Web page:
Why Study Exercise Science at Luther?

What is Exercise Science and What Does a Professional Do?

Your physical health is the driving force behind your day-to-day actions. Extensive research has shown that physical activity improves both physical and mental wellness and helps reduce the risk of disease and dysfunction.

As a result, the prospect of efficiently and effectively achieving an optimum level of fitness has been a rapidly growing mindset, and is one reason that individuals seek out exercise science professionals including certified strength and conditioning specialists, certified special population specialists, clinical exercise physiologists, group exercise instructors, personal trainers, and tactical strength and conditioning specialists.

Exercise science professionals study how individuals acutely respond to exercise as well as how they adapt to long-term physical activity. By understanding the human body and its adaptive responses, exercise science professionals can assist individuals to improve their physical fitness, reduce risk of injury and disease, and enhance functional performance.

They also have the opportunity to work with a wide range of people-from youth to elderly, individuals who are healthy and those with chronic diseases and medical conditions, and those who wish to enhance their performance during activities of daily living, in athletics, occupational endeavors, athletic performance, or when participating in recreational activities. Physical fitness can therefore vary for each individual; exercise science professionals aim to help individuals enhance their human performance in order reach their maximum fitness potential and enhance their ability to function in each individual’s unique setting.

Why Study Exercise Science at Luther?

The Exercise Science major is designed to provide students with the foundational knowledge and practical skills relevant to effectively prepare students for a professional career in exercise science or to enroll in graduate studies. Coursework in anatomy, physiology, kinesiology, biomechanics, and motor learning provide foundational knowledge regarding the structural and functional aspects of the human body. Students transition into courses addressing the body’s adaptations and response to physical activity as well as the pathological conditions and dysfunctions that individuals have that affect their health and ability to participate in physical activity. Finally, students participate in courses aimed at educating them to evaluate the various health- and skill-related domains of physical fitness, learn how to safely perform and teach exercise techniques, and design effective exercise programs aimed at improving any number of components of physical fitness.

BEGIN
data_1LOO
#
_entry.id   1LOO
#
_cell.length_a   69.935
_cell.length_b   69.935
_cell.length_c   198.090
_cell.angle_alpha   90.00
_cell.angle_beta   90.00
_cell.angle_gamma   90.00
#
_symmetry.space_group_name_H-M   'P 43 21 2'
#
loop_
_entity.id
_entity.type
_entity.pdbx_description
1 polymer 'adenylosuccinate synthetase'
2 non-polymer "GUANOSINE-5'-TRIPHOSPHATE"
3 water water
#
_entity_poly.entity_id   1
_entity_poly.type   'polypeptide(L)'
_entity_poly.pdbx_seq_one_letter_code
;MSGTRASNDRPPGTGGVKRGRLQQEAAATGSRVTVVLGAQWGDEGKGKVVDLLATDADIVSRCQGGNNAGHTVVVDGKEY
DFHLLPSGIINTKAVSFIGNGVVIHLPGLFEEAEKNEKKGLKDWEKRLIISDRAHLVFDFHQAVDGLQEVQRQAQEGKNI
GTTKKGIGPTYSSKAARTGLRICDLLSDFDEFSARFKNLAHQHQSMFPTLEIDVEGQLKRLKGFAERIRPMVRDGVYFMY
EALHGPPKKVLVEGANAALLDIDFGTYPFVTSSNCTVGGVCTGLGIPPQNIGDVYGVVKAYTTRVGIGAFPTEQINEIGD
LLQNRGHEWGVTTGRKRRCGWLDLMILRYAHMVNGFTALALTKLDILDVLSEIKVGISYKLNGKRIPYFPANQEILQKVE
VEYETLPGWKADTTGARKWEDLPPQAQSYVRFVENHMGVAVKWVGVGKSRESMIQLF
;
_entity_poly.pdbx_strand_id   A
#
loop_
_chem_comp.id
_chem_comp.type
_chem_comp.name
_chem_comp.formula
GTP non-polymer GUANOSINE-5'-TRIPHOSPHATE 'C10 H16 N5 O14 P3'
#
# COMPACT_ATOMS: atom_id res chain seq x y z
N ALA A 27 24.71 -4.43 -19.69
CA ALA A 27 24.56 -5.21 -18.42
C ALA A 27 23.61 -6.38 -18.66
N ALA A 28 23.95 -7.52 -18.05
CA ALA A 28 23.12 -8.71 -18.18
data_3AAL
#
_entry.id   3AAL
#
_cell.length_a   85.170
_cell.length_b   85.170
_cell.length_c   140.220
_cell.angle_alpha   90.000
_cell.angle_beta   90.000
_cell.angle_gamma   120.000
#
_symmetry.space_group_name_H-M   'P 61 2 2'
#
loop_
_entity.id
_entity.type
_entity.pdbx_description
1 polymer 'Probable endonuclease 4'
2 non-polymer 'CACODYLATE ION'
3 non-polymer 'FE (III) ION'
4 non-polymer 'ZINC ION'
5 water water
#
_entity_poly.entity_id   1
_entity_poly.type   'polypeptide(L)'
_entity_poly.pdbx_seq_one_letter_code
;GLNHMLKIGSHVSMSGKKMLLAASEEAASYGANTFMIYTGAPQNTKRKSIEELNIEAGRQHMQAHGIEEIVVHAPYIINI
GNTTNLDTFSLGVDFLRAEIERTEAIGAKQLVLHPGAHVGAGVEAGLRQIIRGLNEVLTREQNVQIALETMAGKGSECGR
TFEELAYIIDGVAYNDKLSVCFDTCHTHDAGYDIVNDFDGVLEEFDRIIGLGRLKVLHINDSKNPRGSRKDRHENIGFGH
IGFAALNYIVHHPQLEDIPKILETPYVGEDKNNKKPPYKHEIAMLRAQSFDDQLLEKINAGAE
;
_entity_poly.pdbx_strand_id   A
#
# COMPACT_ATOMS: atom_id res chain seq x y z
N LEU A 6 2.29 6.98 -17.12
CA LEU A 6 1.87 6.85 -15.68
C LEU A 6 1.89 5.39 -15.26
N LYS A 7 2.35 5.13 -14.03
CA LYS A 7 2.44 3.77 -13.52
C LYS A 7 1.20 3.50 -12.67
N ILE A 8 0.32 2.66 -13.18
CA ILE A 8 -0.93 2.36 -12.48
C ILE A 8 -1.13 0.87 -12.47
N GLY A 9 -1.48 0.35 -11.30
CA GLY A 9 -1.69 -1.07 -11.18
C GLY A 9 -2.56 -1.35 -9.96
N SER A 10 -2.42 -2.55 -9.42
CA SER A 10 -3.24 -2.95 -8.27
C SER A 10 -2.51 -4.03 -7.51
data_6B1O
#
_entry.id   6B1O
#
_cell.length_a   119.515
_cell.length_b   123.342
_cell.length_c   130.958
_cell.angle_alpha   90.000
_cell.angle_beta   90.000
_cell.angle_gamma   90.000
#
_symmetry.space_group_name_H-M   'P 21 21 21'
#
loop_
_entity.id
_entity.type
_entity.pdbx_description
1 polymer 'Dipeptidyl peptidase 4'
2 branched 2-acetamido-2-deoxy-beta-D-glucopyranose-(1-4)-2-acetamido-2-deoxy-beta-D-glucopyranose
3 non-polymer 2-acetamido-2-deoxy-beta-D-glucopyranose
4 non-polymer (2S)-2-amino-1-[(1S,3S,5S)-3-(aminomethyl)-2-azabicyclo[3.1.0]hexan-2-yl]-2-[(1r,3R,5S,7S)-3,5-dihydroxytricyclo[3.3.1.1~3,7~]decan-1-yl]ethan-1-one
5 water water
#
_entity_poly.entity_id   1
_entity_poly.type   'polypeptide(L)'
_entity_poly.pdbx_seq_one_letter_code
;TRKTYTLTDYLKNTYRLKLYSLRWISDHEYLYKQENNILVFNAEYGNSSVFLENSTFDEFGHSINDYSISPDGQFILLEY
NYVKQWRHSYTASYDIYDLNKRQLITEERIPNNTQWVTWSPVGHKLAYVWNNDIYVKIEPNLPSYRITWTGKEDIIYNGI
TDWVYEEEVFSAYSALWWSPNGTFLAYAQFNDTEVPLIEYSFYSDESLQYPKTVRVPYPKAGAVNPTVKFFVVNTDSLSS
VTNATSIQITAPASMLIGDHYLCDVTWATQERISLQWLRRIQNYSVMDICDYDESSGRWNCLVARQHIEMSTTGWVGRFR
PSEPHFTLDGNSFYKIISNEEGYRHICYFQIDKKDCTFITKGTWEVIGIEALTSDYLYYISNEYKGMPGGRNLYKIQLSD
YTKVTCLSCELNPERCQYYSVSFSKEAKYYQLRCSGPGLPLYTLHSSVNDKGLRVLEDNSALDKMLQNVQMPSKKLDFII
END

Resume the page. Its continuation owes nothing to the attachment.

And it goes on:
The Health Promotion and Exercise Science (HPES) department values learning and application of knowledge through practical, real-world experiences. The curricular program specifically calls for students to engage in learning experiences through internships in which students get to explore professional interests and apply academic knowledge and skills in a practical setting.

Christian Wieseler '18, is Head Coach/Fitness Manager of a Madison, WI area Anytime Fitness Club.







Christian Wieseler, '18, is Head Coach/Fitness Manager of a Madison, Wisconsin area Anytime Fitness Club.